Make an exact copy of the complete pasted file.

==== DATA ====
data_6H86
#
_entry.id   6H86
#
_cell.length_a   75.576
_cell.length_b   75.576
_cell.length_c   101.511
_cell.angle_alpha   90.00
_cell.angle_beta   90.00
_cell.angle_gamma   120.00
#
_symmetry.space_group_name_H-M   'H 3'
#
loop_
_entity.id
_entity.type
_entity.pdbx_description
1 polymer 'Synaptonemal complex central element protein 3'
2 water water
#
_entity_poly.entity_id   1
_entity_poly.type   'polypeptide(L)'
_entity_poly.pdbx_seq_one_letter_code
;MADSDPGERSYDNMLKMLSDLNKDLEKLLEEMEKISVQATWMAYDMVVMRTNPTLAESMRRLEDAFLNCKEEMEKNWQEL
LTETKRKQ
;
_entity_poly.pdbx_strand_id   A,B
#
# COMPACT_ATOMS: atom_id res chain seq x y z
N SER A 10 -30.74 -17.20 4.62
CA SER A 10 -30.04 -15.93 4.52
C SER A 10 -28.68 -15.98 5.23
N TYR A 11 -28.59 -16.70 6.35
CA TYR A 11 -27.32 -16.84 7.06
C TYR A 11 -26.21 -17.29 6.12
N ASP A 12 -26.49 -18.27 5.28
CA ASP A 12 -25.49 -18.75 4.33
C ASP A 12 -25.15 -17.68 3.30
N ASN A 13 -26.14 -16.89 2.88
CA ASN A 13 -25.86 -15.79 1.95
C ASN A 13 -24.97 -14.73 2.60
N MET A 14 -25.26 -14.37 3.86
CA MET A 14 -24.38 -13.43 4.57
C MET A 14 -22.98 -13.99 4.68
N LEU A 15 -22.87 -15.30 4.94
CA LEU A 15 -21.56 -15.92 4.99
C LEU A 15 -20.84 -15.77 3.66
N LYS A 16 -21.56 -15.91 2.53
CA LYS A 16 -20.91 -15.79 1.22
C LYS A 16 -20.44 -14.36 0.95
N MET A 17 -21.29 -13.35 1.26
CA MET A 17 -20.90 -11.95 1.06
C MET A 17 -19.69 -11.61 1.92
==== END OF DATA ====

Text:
data_6H86
#
_entry.id   6H86
#
_cell.length_a   75.576
_cell.length_b   75.576
_cell.length_c   101.511
_cell.angle_alpha   90.00
_cell.angle_beta   90.00
_cell.angle_gamma   120.00
#
_symmetry.space_group_name_H-M   'H 3'
#
loop_
_entity.id
_entity.type
_entity.pdbx_description
1 polymer 'Synaptonemal complex central element protein 3'
2 water water
#
_entity_poly.entity_id   1
_entity_poly.type   'polypeptide(L)'
_entity_poly.pdbx_seq_one_letter_code
;MADSDPGERSYDNMLKMLSDLNKDLEKLLEEMEKISVQATWMAYDMVVMRTNPTLAESMRRLEDAFLNCKEEMEKNWQEL
LTETKRKQ
;
_entity_poly.pdbx_strand_id   A,B
#
# COMPACT_ATOMS: atom_id res chain seq x y z
N SER A 10 -30.74 -17.20 4.62
CA SER A 10 -30.04 -15.93 4.52
C SER A 10 -28.68 -15.98 5.23
N TYR A 11 -28.59 -16.70 6.35
CA TYR A 11 -27.32 -16.84 7.06
C TYR A 11 -26.21 -17.29 6.12
N ASP A 12 -26.49 -18.27 5.28
CA ASP A 12 -25.49 -18.75 4.33
C ASP A 12 -25.15 -17.68 3.30
N ASN A 13 -26.14 -16.89 2.88
CA ASN A 13 -25.86 -15.79 1.95
C ASN A 13 -24.97 -14.73 2.60
N MET A 14 -25.26 -14.37 3.86
CA MET A 14 -24.38 -13.43 4.57
C MET A 14 -22.98 -13.99 4.68
N LEU A 15 -22.87 -15.30 4.94
CA LEU A 15 -21.56 -15.92 4.99
C LEU A 15 -20.84 -15.77 3.66
N LYS A 16 -21.56 -15.91 2.53
CA LYS A 16 -20.91 -15.79 1.22
C LYS A 16 -20.44 -14.36 0.95
N MET A 17 -21.29 -13.35 1.26
CA MET A 17 -20.90 -11.95 1.06
C MET A 17 -19.69 -11.61 1.92